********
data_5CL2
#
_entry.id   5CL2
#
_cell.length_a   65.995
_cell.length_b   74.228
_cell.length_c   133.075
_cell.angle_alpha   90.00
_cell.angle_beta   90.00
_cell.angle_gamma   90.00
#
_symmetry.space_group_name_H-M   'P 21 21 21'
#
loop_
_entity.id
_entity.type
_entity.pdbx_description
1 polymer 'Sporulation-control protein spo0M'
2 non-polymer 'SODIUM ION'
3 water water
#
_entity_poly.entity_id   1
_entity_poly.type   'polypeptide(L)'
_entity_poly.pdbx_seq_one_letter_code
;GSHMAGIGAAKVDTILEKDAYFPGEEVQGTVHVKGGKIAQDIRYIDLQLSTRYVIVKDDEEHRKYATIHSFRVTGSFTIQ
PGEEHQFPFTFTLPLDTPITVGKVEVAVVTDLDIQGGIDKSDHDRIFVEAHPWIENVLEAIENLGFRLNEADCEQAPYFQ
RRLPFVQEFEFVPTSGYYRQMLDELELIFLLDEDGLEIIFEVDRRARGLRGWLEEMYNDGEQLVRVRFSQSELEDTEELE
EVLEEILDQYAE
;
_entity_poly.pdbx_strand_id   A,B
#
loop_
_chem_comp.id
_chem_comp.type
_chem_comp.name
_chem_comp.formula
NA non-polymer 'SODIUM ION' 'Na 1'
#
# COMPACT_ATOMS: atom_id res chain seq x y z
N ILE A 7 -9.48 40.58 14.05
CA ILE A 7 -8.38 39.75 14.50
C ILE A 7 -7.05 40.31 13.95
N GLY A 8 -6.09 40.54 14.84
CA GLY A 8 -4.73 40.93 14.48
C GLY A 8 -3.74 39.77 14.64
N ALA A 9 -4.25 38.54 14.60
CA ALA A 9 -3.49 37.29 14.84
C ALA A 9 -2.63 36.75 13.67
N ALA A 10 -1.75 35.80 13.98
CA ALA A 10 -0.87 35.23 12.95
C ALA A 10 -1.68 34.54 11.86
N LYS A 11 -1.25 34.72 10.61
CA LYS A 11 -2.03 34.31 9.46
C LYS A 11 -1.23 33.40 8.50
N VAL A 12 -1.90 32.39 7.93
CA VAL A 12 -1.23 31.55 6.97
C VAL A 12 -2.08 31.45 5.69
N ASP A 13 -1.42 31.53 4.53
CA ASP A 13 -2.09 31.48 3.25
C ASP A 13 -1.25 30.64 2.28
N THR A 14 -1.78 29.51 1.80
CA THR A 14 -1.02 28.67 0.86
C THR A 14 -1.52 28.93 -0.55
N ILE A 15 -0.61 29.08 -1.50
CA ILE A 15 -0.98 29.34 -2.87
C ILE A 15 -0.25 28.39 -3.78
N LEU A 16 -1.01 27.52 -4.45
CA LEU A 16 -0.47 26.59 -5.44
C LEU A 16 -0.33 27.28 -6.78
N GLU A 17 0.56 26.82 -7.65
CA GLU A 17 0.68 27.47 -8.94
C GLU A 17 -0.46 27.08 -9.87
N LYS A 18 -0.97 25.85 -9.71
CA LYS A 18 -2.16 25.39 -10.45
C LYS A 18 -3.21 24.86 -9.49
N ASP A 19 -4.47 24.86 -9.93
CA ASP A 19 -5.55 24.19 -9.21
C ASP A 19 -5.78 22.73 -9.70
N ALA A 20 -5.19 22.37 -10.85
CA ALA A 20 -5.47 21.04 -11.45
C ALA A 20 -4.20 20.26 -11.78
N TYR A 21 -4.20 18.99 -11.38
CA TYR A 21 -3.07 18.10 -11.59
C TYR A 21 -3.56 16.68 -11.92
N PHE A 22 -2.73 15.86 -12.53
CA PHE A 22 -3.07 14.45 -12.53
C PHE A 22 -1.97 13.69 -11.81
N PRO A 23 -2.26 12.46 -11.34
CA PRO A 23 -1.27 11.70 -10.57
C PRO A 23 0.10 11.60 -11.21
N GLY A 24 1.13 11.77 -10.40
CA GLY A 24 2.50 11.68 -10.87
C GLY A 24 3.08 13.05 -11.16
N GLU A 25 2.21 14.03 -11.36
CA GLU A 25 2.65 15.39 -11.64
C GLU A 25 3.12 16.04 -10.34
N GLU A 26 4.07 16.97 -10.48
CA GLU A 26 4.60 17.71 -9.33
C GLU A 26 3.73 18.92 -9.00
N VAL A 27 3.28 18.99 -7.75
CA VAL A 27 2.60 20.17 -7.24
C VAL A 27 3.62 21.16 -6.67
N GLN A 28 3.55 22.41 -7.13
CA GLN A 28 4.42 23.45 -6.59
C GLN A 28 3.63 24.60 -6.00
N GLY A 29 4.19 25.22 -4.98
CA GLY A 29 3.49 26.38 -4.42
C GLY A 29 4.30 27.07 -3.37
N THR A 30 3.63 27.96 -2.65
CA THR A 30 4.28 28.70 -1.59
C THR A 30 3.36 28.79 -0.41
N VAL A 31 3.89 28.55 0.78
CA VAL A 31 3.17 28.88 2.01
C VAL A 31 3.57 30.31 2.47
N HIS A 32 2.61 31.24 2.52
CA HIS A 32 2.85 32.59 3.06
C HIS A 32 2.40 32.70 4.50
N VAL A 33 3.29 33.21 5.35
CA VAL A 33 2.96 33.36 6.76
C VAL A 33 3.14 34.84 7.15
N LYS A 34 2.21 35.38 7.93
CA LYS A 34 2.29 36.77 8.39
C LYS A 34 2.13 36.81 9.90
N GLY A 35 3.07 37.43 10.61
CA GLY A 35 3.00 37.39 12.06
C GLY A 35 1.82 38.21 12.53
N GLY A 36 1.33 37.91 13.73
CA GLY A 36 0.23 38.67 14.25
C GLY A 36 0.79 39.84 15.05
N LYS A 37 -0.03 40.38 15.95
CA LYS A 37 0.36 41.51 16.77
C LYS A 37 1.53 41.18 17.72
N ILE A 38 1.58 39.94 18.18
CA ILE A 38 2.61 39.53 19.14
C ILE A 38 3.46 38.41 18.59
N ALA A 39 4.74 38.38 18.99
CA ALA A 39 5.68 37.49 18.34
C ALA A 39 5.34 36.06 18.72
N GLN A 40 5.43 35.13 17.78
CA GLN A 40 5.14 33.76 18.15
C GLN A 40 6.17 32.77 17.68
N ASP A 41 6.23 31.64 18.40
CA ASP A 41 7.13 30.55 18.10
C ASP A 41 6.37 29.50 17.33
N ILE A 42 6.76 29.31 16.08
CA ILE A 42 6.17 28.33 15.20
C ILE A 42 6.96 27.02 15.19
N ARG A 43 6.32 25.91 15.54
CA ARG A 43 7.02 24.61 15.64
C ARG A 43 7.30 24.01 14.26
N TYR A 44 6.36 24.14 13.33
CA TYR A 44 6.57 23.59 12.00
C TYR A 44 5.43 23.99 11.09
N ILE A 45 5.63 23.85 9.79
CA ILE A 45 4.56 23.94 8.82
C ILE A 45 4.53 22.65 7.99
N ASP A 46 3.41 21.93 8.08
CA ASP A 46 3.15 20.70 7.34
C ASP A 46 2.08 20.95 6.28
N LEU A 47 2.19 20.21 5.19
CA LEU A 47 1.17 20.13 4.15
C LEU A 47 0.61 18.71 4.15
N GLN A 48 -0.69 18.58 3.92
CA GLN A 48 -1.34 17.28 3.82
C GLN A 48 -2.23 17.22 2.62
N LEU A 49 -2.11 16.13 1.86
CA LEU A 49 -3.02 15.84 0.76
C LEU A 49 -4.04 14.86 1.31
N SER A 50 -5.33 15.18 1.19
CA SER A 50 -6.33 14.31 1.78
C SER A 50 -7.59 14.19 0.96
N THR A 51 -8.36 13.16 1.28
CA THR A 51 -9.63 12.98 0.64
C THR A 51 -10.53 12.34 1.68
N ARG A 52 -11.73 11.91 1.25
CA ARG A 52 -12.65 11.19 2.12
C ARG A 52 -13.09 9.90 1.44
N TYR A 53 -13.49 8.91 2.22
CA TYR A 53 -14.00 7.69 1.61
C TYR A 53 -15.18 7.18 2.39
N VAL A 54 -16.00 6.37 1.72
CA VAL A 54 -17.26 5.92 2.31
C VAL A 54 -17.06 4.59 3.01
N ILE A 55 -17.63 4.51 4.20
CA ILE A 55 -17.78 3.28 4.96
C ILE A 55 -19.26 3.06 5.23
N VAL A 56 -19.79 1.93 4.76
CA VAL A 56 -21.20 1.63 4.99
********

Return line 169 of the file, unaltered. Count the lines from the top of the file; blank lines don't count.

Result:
N SER A 50 -5.33 15.18 1.19